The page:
by James Leonard Park
HOW THE SUBJECT
LISTING OF UU SERMONS WORKS
1 billion people
now have Internet access.
This means that these people can read your sermons
if they are posted on the Internet
in a way that they can be found by search engines.
Right now the Internet is a chaos of far too much information.
But clarity might be coming.
Perhaps some search engines
will sort files by their
LIBRARY OF CONGRESS SUBJECT HEADINGS.
At least LC subjects will be included as keywords.
Library of Congress
is the largest library in the world.
And they have developed an elaborate system for cataloging all books.
There are over 200,000 subject headings.
Where needed, these subject headings are subdivided.
And these categories are constantly being updated.
presenting my own website to the world,
I have adopted the practice of putting the
LIBRARY OF CONGRESS SUBJECT
as the first word (or words) in the TITLE LINE.
The title line appears at the very top of your screen.
For example, the title of this file is:
CLASSIFICATION, LIBRARY OF CONGRESS.
These words constitute one of the Library of Congress subject categories.
hope in the near future
that a wise Internet organizer
will see the wisdom of using a system that has already been created
for organizing the chaos of information now available on the Internet.
Using the Library of Congress
will not solve all of the problems.
There will still be far too many responses to any subject anyone searches.
But it is a beginning.
And perhaps the Library of Congress will take on the task
of developing even more sub-divisions
so that the number of 'hits' can be reduced to a manageable number.
of Library of Congress Subject Headings
has been selected for classifying UU sermons.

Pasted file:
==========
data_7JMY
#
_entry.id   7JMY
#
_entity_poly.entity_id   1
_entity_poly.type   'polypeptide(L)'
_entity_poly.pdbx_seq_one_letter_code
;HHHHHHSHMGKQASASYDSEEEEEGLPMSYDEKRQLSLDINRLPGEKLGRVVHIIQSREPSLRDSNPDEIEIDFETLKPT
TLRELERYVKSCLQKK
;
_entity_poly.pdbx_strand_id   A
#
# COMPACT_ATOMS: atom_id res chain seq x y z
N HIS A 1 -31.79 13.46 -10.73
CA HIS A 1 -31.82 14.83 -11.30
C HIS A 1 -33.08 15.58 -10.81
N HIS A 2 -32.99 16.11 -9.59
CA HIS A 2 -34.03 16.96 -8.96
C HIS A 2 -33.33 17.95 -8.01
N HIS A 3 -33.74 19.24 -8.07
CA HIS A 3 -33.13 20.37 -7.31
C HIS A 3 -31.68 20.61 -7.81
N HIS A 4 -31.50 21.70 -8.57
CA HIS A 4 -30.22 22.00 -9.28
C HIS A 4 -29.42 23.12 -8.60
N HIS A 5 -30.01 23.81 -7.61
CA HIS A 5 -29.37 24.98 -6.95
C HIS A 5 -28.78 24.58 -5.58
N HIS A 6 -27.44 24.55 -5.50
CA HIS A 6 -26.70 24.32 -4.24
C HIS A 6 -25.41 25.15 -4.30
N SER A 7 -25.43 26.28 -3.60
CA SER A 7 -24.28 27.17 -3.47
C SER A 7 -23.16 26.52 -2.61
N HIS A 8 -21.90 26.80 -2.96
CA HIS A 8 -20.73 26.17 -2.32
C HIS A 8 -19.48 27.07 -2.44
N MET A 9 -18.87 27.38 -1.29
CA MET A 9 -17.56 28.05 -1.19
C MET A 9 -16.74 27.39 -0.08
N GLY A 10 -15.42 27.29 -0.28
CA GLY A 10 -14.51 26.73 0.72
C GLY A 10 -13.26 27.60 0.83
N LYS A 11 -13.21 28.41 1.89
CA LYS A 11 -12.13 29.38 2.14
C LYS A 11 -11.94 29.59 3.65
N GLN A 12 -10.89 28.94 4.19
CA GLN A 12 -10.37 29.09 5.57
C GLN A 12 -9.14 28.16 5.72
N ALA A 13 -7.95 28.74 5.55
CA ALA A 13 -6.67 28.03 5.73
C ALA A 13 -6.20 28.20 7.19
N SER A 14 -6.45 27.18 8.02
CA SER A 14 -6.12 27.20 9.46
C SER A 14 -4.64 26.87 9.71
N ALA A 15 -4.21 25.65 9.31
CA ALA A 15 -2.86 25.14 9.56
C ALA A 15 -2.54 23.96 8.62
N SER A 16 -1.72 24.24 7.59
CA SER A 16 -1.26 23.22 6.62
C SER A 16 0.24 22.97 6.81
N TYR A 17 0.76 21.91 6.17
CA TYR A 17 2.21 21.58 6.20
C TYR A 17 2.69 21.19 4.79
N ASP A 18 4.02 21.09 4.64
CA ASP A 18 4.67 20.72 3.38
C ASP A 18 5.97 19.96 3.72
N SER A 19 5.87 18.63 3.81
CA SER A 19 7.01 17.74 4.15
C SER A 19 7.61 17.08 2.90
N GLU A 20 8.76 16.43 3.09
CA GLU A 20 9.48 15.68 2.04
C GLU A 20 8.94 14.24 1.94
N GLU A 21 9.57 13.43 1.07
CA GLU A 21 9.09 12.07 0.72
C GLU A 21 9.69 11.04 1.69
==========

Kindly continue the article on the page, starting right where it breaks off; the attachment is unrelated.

(There are now about 200 subjects on the list,
which is less than one out of a thousand LC subjects.)
When sermons do not fit any of these areas,
new Subject Headings used by the Library of Congress
can be added to this list any time.
Library of Congress
publishes its classification system
in four huge volumes you might have seen at the library.
But luckily, you can also find out whether a certain word or phrase
is a Library of Congress subject category from your home computer.
Your key to this information is the following line of code:
(Put that URL into your bookmarks;
and you will always be able to determine
what is and what is not a Library of Congress subject.)
When you go to the above URL,
choose subject search,
and type the word or phrase in the box provided.
If it is an LC classification, you will be led to a list of books on that subject.
If it is not, there may be suggestions for finding words that are LC subjects.
And there will also be useful subdivisions
for subjects that have thousands of books.
Library of Congress
separates subdivisions with a double dash--.
When a subject needs clarification, there is a comma or a parenthesis.
Be sure to follow the precise punctuation.
Otherwise the computers get confused.}
Sermons on the Internet
that have already been registered (including their classifications)
with the Cyber-Sermon Registry
are linked from the Library of Congress Subject Headings listed above.
(One sermon can be listed under more than one subject
and each Subject Heading may have several sermons.
Subjects appearing in larger font have several sermons linked.
you have selected the best Subject Heading for your sermon,
put that subject into the title line of its URL
and send the sermon title and its URL to the webmaster.
If you wish,
your whole list of sermons on the Internet
can be linked from the Geographical Listing.
November 27, 2000; revised 2004; 11-17-2010; 12-3-2010; 12-11-2010
your additions and corrections for this
James Park: e-mail:
Return to the list of sermons on the Internet organized geographically .
Go to sermons listed by Author .
Return to the UNITARIAN UNIVERSALIST page
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for this website:
An Existential Philosopher's Museum .